Taming

The wild beast emerges with its great magnificence showing its incredible power to human beings, helpless before its claws, fangs or poison... this primordial power that could tear men apart in the blink of an eye; however, just to entertain their audience, human beings are capable to impose their will over the beast, forcing it to obey them even against its wild nature.

This show has dazzled spectators for thousands of years. In one mural painting in the Greek island of Crete, almost 5000 years old, we may see a group of athletic youngsters of both genders performing acrobatic jumps on a bull with impressive antlers. Afterwards, in Roma, combats among gladiators and beasts, brought from several secluded spots of the empire became very famous; and throughout the Middle Ages a popular fair show included tamed bears. The circus as we know it was created by horseman Philip Astley in 1768 and was based on the acts of talented riders and their impressive acrobatics on top of a horse.

One of the most renowned equestrian artists (Equerry) was Miss Mae Wirth.

It is instinctive: the presence of a huge feline inspires an atavistic fear in humans; and its roaring causes the urgent desire to flee. Thus, the inherently impressive exhibition to the public of big felines became more bloodcurdling when, in the second decade of the XIX century, some beasts tamers started to come into their cages in front of a terrified public. The first beast tamer to become famous was Isaac Van Amburgh with his characteristics roman belt array. Around 1850, the first tamer women emerged, one of the most notorious was Ellen Chapman, who was the first female artist to put her head into the jaws of a lion; nevertheless the most impressive artist was Mabel Stark, who performed her act without a gun, whip, or even a chair to protect her in case of an attack.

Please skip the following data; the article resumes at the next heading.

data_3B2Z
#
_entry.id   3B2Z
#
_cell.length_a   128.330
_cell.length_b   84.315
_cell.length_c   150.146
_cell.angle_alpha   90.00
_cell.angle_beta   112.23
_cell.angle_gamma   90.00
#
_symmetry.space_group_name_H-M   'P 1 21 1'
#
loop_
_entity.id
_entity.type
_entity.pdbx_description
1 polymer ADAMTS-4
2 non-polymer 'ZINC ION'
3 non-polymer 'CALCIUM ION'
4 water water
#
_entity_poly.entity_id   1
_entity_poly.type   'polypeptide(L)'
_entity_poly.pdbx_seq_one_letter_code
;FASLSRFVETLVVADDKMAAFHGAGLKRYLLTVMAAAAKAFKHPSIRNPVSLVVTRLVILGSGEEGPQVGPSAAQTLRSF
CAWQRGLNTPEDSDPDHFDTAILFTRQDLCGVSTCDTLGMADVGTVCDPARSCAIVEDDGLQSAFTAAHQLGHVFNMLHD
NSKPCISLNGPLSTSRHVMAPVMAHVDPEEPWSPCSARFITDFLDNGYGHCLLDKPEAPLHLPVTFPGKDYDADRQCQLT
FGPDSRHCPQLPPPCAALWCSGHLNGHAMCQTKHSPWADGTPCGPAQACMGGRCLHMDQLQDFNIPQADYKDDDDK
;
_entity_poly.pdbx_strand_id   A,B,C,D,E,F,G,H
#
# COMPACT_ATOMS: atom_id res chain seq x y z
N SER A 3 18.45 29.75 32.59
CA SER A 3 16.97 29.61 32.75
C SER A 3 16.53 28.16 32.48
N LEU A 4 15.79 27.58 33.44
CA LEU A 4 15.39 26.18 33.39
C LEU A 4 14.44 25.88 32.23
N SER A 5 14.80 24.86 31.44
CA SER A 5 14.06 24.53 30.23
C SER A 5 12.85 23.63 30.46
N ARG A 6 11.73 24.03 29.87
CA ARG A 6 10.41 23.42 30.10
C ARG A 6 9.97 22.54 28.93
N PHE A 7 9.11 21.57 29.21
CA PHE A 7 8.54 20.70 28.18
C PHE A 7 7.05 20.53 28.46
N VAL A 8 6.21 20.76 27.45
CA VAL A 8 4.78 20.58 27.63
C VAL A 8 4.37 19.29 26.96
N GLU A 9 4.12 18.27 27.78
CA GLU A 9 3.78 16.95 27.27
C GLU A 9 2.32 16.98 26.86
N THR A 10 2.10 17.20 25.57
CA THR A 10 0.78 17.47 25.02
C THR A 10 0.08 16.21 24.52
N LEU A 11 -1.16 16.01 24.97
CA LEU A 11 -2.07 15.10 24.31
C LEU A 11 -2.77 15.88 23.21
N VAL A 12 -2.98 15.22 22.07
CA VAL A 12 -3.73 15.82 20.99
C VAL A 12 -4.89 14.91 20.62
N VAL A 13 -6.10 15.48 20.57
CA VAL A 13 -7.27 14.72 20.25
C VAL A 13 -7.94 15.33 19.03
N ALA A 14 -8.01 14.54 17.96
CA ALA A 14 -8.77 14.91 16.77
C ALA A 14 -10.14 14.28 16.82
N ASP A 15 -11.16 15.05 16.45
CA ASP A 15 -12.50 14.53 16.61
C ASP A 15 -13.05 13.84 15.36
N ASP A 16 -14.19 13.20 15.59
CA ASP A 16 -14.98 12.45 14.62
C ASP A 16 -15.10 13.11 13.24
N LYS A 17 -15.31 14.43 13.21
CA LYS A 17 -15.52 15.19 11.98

Big predators cause great fear, but other types of animals cause horror and repulsion, and that is why artists that make their living using poisonous bugs such as cobras or scorpions have always been admired and applauded. Another type of snake that kills its prey not poisoning them but crushing them was the beginning a traditional feminine act, where in a clear reference to biblical texts, a huge boa curls in the partly-naked voluptuous body of the artist, inspiring feelings of disgustingness and fascination in the public.

Tamer
Taming act
 
 
 
Book About Taming